[Python-ideas] Having unbound methods refer to the classes their defined on

cool-RR cool-rr at cool-rr.com
Tue Jun 1 19:36:10 CEST 2010


I would like to raise an issue here that I've been discussing at

(And I'd like to preface by saying that I'm not intimately familiar with
Python's innards, so if I make any mistakes please correct me.)

In Python 2.x there was an "unbound method" type. An unbound method would
have an attribute `.im_class` that would refer to the class on which the
method was defined. This allowed users to use the `copy_reg` module to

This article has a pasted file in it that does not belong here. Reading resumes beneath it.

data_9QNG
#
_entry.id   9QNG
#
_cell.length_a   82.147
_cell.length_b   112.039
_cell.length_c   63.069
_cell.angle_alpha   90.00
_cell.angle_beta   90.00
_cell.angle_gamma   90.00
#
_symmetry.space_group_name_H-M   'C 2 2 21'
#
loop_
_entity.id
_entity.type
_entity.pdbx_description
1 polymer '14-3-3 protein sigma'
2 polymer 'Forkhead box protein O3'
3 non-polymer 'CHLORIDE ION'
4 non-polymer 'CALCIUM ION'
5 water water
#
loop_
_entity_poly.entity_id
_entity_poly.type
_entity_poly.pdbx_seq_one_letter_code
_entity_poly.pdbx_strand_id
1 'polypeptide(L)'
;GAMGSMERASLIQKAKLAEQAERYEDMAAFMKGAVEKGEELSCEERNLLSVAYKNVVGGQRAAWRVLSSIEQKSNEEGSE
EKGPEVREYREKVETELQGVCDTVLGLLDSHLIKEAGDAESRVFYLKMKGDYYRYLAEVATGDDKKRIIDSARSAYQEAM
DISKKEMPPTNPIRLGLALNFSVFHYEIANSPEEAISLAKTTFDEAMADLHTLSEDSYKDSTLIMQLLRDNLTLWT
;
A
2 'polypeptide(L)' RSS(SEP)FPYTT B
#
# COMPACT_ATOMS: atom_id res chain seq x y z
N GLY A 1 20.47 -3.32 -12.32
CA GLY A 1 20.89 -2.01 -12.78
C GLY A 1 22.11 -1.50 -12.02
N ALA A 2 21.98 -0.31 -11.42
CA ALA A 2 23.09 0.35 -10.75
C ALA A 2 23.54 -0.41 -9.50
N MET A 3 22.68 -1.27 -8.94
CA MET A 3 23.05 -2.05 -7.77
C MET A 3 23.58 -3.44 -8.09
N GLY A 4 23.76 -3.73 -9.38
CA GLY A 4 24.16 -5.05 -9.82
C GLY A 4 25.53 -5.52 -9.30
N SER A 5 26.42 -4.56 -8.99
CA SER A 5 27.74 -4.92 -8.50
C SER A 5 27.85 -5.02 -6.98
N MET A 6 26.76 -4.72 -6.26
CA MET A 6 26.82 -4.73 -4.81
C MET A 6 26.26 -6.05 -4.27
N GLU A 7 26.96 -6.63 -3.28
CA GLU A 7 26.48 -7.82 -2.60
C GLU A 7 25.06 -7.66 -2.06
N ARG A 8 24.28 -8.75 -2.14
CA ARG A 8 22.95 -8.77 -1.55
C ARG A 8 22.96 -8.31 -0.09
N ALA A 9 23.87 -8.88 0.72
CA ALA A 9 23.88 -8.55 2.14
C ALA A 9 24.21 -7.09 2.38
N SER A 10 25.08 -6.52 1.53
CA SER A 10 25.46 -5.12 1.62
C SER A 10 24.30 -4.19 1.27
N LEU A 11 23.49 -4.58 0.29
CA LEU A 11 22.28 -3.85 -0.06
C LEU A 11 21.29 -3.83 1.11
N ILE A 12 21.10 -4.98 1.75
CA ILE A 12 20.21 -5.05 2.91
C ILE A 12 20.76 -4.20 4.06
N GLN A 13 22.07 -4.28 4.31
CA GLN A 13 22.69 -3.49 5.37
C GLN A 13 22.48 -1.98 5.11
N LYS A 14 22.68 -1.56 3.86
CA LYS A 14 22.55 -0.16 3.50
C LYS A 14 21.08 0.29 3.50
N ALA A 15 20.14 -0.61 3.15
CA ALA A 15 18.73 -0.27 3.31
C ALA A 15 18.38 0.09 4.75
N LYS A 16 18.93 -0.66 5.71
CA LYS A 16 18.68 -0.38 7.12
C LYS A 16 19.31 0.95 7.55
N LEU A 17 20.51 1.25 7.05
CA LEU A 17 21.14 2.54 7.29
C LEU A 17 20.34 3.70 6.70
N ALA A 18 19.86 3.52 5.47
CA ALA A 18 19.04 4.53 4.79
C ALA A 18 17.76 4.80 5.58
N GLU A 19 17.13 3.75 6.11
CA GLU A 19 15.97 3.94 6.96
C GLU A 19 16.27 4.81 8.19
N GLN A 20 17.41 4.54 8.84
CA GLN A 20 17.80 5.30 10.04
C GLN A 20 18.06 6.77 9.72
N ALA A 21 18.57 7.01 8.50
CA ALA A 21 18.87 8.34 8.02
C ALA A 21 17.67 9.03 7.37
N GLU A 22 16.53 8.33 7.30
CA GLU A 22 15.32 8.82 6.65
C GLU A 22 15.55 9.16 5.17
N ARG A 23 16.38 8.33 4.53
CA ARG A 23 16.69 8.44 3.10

pickle unbound methods by name. (In a similar way to how functions and
classes are pickled by default.)

In Python 3.x unbound methods are plain functions. There is no way of
knowing on which class they are defined, so therefore it's impossible to
pickle them. It is even impossible to tell `copyreg` to use a custom

(To the people who wonder why would anyone want to pickle unbound methods: I
know that it sounds like a weird thing to do. Keep in mind that sometimes
your objects need to get pickled. For example if you're using the
multiprocessing module, and you pass into it an object that somehow refers
to an unbound method, then that method has to be picklable.)

The idea is: Let's give unbound methods an attribute that will refer to the
class on which they were defined.

What do you think?

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